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The discourse of the GM food debate: how language choices affect public trust

Collection:
Agricultural Communications Documentation Center (ACDC)
Contributor:
Cook G (main author), Pieri E (author), Robbins P T (author), Economic and Social Research Council, United Kingdom
Format:
Research report
Publication Date:
2004
URL:
http://www.regard.ac.uk/research_findings/RES-000-22-0132/report.pdf
Published:
UK: University of Reading
Location:
Agricultural Communications Documentation Center, Funk Library, University of Illinois Box: 141
Subject Term:
biotechnology, content analysis, coverage, food, food safety, languages, mass media, public attitude, reporting, risk communication, genetic engineering, bias, news papers
Notes:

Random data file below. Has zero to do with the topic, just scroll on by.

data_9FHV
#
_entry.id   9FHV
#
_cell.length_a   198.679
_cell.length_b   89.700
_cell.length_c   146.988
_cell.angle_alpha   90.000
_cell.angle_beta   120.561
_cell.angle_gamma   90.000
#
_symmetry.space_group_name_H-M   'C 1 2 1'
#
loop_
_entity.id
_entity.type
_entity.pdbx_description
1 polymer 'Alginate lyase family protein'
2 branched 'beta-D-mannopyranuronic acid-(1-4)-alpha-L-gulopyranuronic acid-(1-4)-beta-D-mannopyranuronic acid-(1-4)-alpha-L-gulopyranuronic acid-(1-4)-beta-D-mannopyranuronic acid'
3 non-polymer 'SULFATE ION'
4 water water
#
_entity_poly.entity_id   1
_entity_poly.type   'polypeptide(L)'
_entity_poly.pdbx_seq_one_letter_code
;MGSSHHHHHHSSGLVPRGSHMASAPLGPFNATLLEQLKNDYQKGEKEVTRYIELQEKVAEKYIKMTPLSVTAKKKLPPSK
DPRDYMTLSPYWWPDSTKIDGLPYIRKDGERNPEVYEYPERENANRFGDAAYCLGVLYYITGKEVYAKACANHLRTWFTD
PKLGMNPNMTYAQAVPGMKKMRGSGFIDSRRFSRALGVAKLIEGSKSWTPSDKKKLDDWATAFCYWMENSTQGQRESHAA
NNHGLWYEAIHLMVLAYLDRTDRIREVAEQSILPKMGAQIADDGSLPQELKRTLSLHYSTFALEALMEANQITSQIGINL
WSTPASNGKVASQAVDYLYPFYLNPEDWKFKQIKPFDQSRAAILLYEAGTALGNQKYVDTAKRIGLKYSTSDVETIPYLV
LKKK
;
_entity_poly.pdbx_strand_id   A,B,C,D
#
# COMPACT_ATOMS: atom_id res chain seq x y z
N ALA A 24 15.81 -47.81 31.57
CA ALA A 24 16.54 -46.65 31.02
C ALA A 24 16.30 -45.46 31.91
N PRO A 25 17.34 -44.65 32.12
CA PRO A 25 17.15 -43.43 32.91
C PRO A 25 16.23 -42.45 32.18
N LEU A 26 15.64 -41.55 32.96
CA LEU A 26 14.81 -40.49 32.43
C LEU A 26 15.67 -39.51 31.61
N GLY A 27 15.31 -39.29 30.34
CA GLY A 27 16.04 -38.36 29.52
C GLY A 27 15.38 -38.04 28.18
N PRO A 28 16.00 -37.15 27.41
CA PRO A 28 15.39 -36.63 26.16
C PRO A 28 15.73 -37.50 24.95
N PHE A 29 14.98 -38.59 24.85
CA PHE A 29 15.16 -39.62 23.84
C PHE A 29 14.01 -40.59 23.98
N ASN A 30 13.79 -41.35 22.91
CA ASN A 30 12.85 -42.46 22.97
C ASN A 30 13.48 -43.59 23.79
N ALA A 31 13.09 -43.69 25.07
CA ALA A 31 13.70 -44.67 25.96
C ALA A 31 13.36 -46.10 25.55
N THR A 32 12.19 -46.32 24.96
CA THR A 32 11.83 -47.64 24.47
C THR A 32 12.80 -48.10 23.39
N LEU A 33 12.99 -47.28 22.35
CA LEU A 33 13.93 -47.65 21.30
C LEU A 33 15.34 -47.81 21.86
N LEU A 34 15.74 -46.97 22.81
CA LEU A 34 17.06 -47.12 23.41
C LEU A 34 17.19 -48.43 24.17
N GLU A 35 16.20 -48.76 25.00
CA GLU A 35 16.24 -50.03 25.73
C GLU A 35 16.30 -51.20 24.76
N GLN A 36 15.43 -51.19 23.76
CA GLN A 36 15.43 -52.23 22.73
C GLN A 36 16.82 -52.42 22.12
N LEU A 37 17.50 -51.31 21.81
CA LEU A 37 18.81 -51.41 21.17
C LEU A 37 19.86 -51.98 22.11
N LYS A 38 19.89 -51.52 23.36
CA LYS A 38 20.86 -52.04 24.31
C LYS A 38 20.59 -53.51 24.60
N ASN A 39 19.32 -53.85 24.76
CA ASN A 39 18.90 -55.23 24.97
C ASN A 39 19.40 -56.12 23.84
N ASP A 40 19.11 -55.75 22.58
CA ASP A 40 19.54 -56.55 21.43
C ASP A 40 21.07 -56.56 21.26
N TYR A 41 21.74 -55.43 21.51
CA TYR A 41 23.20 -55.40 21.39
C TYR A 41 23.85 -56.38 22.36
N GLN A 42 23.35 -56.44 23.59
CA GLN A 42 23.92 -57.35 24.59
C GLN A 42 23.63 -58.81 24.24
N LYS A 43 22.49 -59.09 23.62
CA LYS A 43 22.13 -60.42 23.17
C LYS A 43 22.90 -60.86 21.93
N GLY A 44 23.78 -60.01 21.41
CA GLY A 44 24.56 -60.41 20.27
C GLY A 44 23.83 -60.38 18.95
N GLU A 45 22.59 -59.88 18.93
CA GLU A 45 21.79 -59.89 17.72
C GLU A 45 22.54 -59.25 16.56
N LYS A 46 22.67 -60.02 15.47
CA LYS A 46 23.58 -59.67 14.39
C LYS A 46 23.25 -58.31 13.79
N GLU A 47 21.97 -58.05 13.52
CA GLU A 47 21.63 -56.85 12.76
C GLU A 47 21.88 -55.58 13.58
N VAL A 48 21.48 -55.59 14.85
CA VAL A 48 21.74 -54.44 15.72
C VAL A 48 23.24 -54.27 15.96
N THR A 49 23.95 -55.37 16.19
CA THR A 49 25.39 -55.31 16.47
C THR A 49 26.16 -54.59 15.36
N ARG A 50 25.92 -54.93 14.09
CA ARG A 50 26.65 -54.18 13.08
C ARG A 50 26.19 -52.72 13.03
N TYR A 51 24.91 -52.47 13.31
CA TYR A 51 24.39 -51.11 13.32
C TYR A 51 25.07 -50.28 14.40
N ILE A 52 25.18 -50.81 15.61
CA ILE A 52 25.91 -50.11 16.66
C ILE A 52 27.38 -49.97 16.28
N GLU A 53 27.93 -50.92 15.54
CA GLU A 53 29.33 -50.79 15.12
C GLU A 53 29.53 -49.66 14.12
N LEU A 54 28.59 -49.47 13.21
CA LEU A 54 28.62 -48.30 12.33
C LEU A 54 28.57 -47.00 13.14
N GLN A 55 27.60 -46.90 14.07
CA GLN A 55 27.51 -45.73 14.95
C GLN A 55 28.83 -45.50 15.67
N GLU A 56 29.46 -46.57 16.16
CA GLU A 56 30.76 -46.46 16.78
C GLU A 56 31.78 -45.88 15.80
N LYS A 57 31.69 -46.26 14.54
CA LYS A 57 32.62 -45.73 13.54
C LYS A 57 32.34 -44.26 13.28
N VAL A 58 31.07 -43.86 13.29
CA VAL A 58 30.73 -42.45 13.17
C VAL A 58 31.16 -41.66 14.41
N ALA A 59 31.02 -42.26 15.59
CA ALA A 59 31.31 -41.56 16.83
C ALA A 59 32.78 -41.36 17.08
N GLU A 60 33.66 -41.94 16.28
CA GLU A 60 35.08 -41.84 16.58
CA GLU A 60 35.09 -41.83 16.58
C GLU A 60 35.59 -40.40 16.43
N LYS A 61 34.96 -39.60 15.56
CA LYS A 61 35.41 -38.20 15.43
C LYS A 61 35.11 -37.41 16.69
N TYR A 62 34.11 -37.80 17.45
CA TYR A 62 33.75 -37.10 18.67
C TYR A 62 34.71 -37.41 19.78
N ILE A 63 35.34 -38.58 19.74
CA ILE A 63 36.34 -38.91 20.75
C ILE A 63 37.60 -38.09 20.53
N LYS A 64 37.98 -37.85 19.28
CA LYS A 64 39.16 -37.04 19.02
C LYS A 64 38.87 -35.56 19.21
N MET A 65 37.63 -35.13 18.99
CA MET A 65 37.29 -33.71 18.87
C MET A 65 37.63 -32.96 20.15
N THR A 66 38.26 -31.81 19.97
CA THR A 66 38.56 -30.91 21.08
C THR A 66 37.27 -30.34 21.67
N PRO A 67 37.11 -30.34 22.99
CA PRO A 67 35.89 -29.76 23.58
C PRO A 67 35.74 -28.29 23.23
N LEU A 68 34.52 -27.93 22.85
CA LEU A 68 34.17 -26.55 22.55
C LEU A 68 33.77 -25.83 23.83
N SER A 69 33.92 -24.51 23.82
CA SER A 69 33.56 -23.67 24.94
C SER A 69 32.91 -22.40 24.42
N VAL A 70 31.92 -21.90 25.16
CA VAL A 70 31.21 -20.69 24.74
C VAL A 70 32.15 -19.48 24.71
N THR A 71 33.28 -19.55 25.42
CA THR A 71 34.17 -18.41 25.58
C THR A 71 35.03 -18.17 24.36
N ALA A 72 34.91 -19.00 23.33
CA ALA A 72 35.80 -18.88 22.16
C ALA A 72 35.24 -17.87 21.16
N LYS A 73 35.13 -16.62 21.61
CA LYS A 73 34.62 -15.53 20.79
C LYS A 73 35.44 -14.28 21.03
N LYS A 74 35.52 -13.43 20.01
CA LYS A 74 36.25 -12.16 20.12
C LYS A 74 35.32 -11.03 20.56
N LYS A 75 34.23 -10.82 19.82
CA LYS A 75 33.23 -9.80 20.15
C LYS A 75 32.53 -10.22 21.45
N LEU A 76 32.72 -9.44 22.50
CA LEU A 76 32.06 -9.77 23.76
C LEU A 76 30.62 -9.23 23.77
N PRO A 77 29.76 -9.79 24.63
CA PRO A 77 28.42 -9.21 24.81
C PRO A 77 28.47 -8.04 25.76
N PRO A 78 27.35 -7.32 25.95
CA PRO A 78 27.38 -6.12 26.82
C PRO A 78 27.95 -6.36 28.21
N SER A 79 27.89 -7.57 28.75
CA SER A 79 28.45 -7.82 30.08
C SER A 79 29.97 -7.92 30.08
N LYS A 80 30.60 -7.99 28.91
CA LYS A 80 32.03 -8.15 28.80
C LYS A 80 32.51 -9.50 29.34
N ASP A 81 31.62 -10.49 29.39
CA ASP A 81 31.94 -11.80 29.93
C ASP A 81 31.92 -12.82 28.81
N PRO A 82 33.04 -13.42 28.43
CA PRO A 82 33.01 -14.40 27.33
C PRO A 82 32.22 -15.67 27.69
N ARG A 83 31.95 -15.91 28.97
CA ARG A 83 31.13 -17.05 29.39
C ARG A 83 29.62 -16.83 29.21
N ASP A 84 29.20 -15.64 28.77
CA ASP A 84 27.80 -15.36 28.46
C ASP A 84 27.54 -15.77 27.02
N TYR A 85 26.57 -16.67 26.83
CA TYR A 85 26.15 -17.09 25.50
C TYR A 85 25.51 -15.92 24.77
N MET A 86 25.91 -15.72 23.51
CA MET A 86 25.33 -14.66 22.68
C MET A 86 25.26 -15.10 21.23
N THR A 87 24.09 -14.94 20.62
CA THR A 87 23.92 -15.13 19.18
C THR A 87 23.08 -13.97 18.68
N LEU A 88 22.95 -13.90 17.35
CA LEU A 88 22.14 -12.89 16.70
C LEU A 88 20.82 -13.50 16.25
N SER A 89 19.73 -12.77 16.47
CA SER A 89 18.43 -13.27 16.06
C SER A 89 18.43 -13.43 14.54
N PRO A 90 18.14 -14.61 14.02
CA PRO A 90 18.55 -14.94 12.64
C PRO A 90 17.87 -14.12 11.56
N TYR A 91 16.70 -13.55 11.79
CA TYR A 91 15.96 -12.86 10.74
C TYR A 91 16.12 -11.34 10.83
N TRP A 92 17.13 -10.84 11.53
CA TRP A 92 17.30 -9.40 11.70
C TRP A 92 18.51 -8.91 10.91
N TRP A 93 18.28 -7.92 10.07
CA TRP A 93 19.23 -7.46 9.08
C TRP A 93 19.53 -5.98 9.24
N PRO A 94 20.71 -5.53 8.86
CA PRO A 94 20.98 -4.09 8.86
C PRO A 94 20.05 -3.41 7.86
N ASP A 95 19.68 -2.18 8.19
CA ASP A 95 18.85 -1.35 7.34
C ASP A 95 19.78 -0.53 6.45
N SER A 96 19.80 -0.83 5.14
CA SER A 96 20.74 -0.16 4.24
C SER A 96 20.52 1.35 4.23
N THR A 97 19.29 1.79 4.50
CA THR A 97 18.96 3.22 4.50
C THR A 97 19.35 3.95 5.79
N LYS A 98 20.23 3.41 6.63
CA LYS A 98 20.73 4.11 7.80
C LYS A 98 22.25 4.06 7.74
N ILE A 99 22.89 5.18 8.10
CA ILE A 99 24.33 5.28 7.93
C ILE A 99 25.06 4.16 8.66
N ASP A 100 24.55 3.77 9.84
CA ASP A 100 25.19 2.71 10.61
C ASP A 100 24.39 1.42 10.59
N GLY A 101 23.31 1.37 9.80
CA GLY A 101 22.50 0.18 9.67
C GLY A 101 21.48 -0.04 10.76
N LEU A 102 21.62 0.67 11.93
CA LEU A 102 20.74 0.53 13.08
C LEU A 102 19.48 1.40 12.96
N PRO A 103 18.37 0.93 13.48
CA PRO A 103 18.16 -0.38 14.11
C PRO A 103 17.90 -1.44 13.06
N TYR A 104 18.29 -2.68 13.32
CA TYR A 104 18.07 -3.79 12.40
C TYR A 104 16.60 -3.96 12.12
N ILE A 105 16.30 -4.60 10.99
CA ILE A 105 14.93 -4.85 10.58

13 pages, The research aims to analyse the language and discourse of the debate over GM crops and food during February-July 2003. This period is expected by all sides to be one of renewed controversy and interest in the UK, with a government initiated national debate, discussion of the GM crop field trial results, and reconsideration of the current moratorium on commercial cultivation. Although it is impossible to predict either the exact course or duration of the debate, it is certain to provide a wealth of material for research into the impact of stakeholders' communication strategies upon public trust and understanding. Recently, the GM debate has generated a great deal of research and publication. The proposed project, however, is distinctive for its attention to the language and discourse of the debate, and for its combination of linguistic and sociological methodology. The GM debate brings together scientific, ethical, political and social concerns. Each perspective has its own discourse, and this in itself can be a source of misunderstanding and disagreement. The research will focus less upon the content of the debate, as other research has done, and more upon the forms in which it is expressed, as well as ways in which it is framed by its actors. It will explore how styles of argument, metaphors and analogies, phrases and single words can change in meaning and effect when they cross discoursal boundaries. As such, it will make a unique contribution to understanding of the public debate, and be of value and relevance to all stakeholders, interested academics, and society in general. More generally it will provide insights into the communication of controversial new technology and the responses of both public, media, and policy makers. For this purpose, the project will collect, analyse and relate three datasets. The first will be an electronically stored corpus of newspaper articles and public statements by major stakeholders (such as NGOs, government, and biotechnology companies). This first datatset can be automatically analysed using current corpus linguistic software to reveal frequent word choices and combinations. The second dataset will be transcripts of interviews with representatives of major stakeholder organisations about the factors governing their choices of language and strategies of argumentation. This second dataset will be coded using software for qualitative analysis, to reveal recurrent themes and opinions. The third dataset will be transcriptions of six focus groups, meeting on two occasions each, in which participants react to the language choices and communicative styles of selected extracts from dataset one. Focus groups have been chosen for the depth which they allow in the exploration of views and opinions among targeted groups with a particular relation to the topic. In our research each group identity will relate to one area of the debate, as follows: parents of young children (diet and health); charity volunteers (ethical concerns); students in higher education (long term effects); birdwatchers (biodiversity); farmers (consequences for agriculture); temporary UK residents from poor countries (effect on crop nutrition and yield). The intention is not to provide a survey of opinion, of which many already exist, nor to duplicate the existing focus-group literature on public responses to GM, but to provide new evidence of the discoursal sources of conflict and mistrust. This third dataset will also be coded for themes and arguments. This research will elucidate the actual (rather than presumed) effect of styles of argument on public perceptions and trust, thus complimenting and deepening existing understanding.